Summertime is upon us, so I’m here to offer a few tips to help you avoid power struggles over devices and endless rounds of, “I’m bored!”

Step one is to immediately fire yourself as your children’s entertainment director. You are hereby never again responsible for their happiness and boredom. A good preventative measure would be to hold a family meeting to tell your children about your resignation and to brainstorm ideas about what they want their summer to look like.

So often, the only times we explore our own cities is when out-of-town guests arrive. Have the kids plan some fun field trips to the zoo, local state parks, museums or whatever floats their boats. Replace their devices with an “I’m bored box” that contains fun items such as puzzles, comic books, craft supplies, card and board games, or sketch pads and paints. You might give them a budget and allow them to shop with you to pick out these items.

Brainstorm ideas about how they could spend time in nature. Find good spots to view sunrises and sunsets. Provide supplies to let them build a sandbox or a tree house. Or just buy some boards, hammer, nails and rope to let their imaginations go wild. Little kids will spend hours playing with big appliance boxes. At a recent weekend camp I ran for grade school girls, we laid out on a tarp late at night and stargazed for an hour and many of the girls experienced their first shooting stars. They were in awe. Plant vegetables and flowers of their choosing in a garden; kids love to get their hands dirty. Find some good trails to hike or some creeks to walk up. Have camp fires and s’mores in your back yard and you’ll attract lots of neighborhood kids and parents.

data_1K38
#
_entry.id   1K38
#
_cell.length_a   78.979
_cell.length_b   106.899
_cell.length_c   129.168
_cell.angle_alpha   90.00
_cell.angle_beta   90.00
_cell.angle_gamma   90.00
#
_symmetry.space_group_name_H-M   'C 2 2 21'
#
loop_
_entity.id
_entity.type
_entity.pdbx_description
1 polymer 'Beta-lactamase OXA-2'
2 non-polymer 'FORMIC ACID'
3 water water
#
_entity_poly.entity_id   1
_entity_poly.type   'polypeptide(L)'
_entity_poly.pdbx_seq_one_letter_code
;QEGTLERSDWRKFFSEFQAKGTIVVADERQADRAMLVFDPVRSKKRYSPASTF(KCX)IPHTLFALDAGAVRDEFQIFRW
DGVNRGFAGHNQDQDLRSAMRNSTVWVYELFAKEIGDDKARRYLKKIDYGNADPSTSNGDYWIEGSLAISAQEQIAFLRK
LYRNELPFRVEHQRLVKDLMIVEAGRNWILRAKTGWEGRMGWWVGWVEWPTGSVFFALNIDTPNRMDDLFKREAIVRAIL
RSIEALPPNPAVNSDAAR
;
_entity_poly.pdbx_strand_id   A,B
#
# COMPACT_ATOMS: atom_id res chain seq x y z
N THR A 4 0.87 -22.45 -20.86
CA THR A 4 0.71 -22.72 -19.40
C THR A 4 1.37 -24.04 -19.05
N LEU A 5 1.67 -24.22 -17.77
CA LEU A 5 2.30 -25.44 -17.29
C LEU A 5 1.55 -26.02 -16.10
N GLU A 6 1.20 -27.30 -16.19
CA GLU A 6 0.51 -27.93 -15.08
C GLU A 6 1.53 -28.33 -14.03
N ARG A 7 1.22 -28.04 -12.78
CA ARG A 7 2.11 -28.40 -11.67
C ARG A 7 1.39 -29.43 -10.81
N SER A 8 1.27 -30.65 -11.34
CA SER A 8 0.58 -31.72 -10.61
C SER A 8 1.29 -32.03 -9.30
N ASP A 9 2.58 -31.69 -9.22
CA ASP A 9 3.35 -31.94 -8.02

Discuss what new hobbies your kids would like to explore, like learning how to play guitar, taking a photography or cooking class, or putting up bird feeders and researching what types of birds live in your area. Activities like these are so much more valuable than wasting time in front of screens. And if given the autonomy to choose them, kids become far more engaged in them.

Speaking of screen time, make some agreements about when, what type and how long they can be on phones, tablets and video games. Make these agreements with a lot of their input so it feels like a win-win; that will ensure much better cooperation and accountability.

One of the keys to this process is listening to what your kids want versus making them do activities you sign them up for without first consulting them. Once they’ve made their choices and have the supplies needed, it will be much easier for you to respond to any, “I’m bored!” comments with, “So what will you do?” And when invited, put your devices away and join them outdoors or wherever they are having fun.

Tim Jordan, M.D., is a Behavioral Pediatrician who counsels girls aged grade school thru college. Listen to his weekly podcast, Raising Daughters, to gain information on raising strong, resilient girls. For more info on Dr. Jordan’s retreats, summer camps and books visit